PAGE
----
The Weir (Lyceum: 15 Jan – 6 Feb. ’16)

l to r. Lucianne McEvoy, Darragh Kelly, Brian Gleeson, Frank McCuster, Gary Lydon. Photo. Drew Farrell

l to r. Lucianne McEvoy, Darragh Kelly, Brian Gleeson, Frank McCuster, Gary Lydon.
Photos. Drew Farrell

“You will not want to let these characters go home”

Editorial Rating:  4 Stars: Outstanding

For an Irish play set in an out of the way bar, The Weir is pretty sobering. That it is also witty, articulate, and beset by place, loss and sprites is less of a surprise. Writer Conor McPherson has serious form by now when it comes to the dregs of self at the bottom of a glass,  or more cheerfully, to the poetry in the head of a creamy pint of Guinness.

Except that the Guinness in Brendan’s bar is ‘off’ because the fecking tap is broken. Jack has to help himself to a bottle (it’s that kind of village pub); Finbar’s ok because he’s become a tad more sophisticated and drinks Harp Lager; Jim, gentle soul, is happy with small chasers; Brendan is pleased to keep them company; and Valerie, well, she’s down from Dublin and might stay a while. She has a white wine – awkward – poured in a straight glass. There is no smoking ban yet and Designer Francis O’Connor has the craic curling across a wide, low beamed, space with the telegraph poles leaning drunkenly outside. There is a television above the bar but it’s a careful, appealing touch when Jack reaches up to switch off the rugby – it might have been gaelic football. The reception was bad anyway.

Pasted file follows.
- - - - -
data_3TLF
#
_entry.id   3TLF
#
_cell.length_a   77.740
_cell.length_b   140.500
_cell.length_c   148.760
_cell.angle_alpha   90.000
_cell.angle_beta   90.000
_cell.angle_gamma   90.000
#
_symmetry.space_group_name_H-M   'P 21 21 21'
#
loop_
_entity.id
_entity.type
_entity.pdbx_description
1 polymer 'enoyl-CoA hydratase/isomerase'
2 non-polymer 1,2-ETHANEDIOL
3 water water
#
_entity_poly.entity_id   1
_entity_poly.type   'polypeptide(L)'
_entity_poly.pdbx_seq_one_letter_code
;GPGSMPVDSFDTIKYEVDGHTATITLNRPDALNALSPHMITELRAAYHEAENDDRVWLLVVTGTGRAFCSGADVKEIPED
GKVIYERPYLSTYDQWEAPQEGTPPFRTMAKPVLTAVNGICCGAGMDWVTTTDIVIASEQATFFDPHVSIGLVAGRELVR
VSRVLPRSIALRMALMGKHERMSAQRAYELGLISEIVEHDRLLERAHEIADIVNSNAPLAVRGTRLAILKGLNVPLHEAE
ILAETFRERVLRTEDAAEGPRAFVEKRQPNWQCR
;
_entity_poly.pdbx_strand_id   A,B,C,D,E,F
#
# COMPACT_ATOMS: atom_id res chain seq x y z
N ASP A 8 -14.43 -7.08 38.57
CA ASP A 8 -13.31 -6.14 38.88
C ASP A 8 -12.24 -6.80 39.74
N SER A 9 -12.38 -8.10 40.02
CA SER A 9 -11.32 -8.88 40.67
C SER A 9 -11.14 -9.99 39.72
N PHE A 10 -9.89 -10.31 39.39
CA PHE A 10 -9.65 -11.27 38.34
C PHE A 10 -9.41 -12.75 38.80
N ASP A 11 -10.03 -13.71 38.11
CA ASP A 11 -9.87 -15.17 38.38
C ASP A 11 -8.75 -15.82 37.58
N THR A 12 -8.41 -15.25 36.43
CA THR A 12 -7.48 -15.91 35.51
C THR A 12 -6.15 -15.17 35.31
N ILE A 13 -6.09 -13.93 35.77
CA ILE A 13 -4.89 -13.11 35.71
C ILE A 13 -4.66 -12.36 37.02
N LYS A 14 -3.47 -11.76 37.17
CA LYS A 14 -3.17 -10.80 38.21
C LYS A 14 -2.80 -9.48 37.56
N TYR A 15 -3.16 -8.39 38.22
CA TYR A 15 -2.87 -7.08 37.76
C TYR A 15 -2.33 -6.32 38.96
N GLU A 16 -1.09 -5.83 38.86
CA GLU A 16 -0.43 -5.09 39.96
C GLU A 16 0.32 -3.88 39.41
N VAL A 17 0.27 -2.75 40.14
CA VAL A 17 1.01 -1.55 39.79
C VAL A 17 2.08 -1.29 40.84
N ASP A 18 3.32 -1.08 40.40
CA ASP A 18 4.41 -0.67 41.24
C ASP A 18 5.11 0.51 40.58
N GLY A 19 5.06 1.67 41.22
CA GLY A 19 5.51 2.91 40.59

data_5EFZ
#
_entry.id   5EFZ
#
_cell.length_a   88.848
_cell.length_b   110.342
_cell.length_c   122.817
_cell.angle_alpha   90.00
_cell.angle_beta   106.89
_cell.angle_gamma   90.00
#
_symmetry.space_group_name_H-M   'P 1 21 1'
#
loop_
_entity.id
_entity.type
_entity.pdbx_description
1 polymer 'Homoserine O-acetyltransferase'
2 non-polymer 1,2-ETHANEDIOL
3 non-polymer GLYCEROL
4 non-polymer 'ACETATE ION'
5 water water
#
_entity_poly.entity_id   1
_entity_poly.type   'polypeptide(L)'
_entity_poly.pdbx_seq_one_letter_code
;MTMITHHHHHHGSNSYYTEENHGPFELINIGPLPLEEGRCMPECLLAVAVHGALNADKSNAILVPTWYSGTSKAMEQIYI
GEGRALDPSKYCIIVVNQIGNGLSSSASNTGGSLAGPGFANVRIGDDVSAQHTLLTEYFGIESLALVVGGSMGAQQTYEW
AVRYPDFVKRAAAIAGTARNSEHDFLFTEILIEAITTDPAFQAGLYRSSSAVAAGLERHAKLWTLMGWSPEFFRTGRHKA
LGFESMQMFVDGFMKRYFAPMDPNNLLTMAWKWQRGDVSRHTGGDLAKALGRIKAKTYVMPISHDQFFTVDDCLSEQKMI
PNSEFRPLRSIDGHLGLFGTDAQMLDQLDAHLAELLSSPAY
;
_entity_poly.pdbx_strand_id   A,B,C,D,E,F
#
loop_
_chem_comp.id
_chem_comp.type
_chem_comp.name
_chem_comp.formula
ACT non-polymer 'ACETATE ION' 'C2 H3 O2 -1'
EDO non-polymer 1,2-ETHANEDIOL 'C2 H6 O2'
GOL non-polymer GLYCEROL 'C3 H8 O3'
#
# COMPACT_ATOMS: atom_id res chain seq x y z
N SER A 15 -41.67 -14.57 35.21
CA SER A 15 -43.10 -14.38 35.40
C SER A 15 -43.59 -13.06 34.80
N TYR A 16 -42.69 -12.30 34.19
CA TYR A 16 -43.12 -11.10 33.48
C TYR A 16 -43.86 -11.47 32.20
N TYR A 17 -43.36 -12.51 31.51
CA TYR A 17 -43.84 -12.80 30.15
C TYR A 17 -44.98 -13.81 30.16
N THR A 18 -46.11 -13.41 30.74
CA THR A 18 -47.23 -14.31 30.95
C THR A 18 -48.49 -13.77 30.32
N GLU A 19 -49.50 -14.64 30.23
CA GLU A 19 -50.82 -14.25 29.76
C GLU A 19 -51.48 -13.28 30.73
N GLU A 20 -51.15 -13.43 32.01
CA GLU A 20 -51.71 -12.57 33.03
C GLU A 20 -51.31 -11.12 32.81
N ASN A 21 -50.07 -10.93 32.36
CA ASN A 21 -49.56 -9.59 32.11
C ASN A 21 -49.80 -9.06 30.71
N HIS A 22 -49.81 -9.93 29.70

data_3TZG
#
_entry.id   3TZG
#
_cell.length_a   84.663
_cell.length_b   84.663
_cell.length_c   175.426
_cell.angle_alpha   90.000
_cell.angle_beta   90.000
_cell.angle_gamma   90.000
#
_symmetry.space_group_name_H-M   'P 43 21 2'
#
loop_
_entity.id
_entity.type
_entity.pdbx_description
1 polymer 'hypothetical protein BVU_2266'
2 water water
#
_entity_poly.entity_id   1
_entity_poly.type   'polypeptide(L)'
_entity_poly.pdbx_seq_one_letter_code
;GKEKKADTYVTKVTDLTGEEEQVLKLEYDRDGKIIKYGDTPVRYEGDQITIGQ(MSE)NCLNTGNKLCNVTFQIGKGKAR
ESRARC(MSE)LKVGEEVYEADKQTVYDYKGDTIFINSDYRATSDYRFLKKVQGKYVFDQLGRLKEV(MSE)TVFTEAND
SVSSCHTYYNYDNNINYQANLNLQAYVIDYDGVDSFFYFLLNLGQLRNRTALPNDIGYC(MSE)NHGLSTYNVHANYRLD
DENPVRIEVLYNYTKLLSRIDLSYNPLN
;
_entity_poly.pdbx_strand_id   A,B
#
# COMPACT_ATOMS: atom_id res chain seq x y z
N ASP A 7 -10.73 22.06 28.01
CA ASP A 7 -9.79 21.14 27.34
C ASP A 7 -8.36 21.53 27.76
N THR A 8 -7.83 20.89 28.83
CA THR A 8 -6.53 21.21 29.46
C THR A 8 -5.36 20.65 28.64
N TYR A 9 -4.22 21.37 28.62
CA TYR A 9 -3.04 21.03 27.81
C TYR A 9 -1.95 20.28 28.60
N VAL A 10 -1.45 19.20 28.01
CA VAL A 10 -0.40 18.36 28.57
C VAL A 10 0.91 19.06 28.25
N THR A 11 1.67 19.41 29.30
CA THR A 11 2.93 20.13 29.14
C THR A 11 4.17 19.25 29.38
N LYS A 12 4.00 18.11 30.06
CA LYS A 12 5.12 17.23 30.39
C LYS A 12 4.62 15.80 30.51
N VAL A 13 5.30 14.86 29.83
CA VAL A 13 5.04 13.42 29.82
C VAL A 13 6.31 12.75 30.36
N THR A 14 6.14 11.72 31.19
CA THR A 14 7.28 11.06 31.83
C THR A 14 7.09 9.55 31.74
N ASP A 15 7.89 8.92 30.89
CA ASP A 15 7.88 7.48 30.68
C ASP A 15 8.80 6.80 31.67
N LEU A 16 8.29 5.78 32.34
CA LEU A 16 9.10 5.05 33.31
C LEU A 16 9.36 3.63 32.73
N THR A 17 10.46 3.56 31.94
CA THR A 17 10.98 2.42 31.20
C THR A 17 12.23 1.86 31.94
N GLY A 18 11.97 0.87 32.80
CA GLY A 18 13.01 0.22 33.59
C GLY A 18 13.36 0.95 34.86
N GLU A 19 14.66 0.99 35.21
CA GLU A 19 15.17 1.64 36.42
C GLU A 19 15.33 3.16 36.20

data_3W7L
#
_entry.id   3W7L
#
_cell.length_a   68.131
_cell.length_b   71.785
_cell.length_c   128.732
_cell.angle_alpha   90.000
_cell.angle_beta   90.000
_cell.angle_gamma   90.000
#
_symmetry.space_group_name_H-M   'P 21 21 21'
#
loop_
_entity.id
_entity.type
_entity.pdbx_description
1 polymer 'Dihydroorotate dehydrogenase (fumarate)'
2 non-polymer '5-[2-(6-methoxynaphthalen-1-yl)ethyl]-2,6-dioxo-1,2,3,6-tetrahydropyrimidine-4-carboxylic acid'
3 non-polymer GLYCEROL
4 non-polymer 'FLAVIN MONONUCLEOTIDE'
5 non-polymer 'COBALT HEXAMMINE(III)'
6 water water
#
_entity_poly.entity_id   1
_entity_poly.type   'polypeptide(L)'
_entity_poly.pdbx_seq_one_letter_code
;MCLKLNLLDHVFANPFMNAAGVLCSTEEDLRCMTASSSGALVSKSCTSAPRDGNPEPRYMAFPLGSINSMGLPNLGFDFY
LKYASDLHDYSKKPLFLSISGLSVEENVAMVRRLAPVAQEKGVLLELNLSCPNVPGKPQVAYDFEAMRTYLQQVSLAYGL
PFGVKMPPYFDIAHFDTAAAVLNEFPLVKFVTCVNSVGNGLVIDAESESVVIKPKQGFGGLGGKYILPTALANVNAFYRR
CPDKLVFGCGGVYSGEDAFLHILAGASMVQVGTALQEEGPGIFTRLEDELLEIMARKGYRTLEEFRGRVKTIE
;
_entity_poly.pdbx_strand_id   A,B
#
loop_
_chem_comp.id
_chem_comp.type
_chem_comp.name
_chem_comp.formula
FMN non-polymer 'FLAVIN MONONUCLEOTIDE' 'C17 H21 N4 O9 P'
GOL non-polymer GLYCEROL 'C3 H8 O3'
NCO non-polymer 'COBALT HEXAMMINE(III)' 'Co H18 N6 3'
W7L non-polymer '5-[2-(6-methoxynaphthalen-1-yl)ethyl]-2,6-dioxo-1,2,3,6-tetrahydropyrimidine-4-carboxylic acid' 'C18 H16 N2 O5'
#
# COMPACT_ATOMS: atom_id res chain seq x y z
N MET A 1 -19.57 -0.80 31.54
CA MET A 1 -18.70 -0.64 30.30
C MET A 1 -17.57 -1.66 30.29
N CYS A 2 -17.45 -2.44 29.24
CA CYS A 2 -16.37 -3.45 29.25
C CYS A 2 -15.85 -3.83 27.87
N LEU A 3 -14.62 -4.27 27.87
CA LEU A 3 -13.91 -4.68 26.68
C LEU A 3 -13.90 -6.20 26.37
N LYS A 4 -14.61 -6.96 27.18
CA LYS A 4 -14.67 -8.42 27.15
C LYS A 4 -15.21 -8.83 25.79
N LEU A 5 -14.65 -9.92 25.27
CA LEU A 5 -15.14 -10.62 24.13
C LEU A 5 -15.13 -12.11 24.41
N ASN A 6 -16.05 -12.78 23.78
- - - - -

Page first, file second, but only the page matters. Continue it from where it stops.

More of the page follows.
Nothing interferes with the story telling and there is no interval. First, Jack with his faerie road and spooky knocks at the door; then Finbar, with a terrifying old woman on the stairs; then Jim’s unwitting shocker in the graveyard that summons Valerie’s nightmare; and finally, cleverly, at the fireside, it’s back to Jack as he mournfully recalls his lost chance at love and marriage. Each tale is far too enthralling, too involving and heartfelt, to be contained as a monologue. The silence after Valerie’s story is literally stunning. Director Amanda Gaughan lets it down evocatively, rendering the men helpless in their sympathy.

McPherson’s achievement is to write bar stool conversation that is as moreish as good peanuts, wholesome against the odds. And the Irish cast are very, very good at helping themselves: Gary Lydon as Jack, sturdy, crumpled; Darragh Kelly as Jim, fond, credulous; Brian Gleeson (yes, son of ….) as Brendan, open, obliging; Lucianne McEvoy as Valerie, injured, self-possessed. And Frank McCusker as Finbar, whose equable, decent, tones stay short of the self-satisfied.

Brian Gleeson, Brendan, and Gary Lydon as Jack. Harp Lager and Draught Guinness as themselves.

Brian Gleeson, Brendan, and Gary Lydon as Jack.
Harp Lager and Draught Guinness as themselves.

‘The Weir’ was written in 1997, enjoyed immediate success and has attracted lyrical approval thereafter. Personally, I’ll play safe and just recognise how companionable a piece it is. You will not want to let these characters go home in the rain*. Single men, who know each other well, have gathered hospitably, stood each other a drink (or two), and have talked idly. However, there is the one woman amongst them and it’s Valerie who’s channeling the hard stuff.

(*Too tempting, sorry, not to cross -reference to Seamus Heaney’s Casualty from a darker period whose subject is the ‘Dawn-sniffing revenant’ plodding home from the pub in midnight rain.)

 

outstanding

StarStarStarStar

Reviewer: Alan Brown (Seen 19 January)

Go to The Weir

Visit the The Lyceum  archive.